Paul McCartney is taking Sony/ATV Music Publishing to court to reclaim the copyrights for many of his original Beatles compositions.
At issue is the copyright ownership of Beatles classics like “All You Need is Love,” “I Want to Hold Your Hand,” “Yesterday,” “Hey Jude” and more.
In the lawsuit, filed in a New York federal court, McCartney cites a provision of the Copyright Act that allows songwriters to reclaim the copyrights to their works after a period of time, provided that they serve termination notices to the current rights holder. McCartney began serving Sony/ATV with such notices in 2008, with the terminations becoming effective in 2018.
McCartney wasn’t previously worried about that the publisher would give him any trouble, but a current dispute in the U.K. involving the band Duran Duran has given him reason to be nervous.
“For years following the service of the first termination notices, defendants gave no indication to Paul McCartney that they contested the efficacy of Paul McCartney’s termination notices,” the lawsuit stated.
“Rather than provide clear assurances to Paul McCartney that defendants will not challenge his exercise of his termination rights, defendants are clearly reserving their rights pending the final outcome of the Duran Duran litigation in the U.K. If that goes as defendants hope, defendants evidently intend to challenge Paul McCartney’s exercise of his termination rights on similar contractual grounds.”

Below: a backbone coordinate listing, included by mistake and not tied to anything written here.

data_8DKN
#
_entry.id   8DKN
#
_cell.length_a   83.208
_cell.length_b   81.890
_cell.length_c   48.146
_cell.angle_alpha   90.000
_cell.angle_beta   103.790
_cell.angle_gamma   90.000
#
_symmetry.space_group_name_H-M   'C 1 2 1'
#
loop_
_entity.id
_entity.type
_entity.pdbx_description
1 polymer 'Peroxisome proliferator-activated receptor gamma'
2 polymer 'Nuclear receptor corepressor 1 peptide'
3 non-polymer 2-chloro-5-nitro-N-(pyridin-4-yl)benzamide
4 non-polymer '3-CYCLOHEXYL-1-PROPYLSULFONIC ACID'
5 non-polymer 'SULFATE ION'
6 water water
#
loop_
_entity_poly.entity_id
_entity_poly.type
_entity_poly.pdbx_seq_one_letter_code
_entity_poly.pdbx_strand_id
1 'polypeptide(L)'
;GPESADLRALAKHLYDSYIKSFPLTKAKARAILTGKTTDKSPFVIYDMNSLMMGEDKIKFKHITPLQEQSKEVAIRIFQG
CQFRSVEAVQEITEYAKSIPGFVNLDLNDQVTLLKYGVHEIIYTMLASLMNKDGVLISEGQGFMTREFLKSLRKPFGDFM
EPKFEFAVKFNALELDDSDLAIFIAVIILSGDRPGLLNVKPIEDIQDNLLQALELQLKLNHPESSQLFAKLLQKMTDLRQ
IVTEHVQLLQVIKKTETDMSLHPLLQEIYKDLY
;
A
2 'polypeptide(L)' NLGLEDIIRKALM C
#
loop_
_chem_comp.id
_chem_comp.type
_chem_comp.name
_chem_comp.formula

McCartney’s attorneys are suing for assurances that Sony/ATV will not take legal action against him, regardless of the outcome of the Duran Duran case.
Sony/ATV, for its part, balked at the suit.
A spokeswoman for Sony/ATV said, in a statement, “Sony/ATV has the highest respect for Sir Paul McCartney with whom we have enjoyed a long and mutually rewarding relationship with respect to the treasured Lennon & McCartney song catalog,” a company spokesman said in a statement. “We are disappointed that they have filed this lawsuit which we believe is both unnecessary and premature.”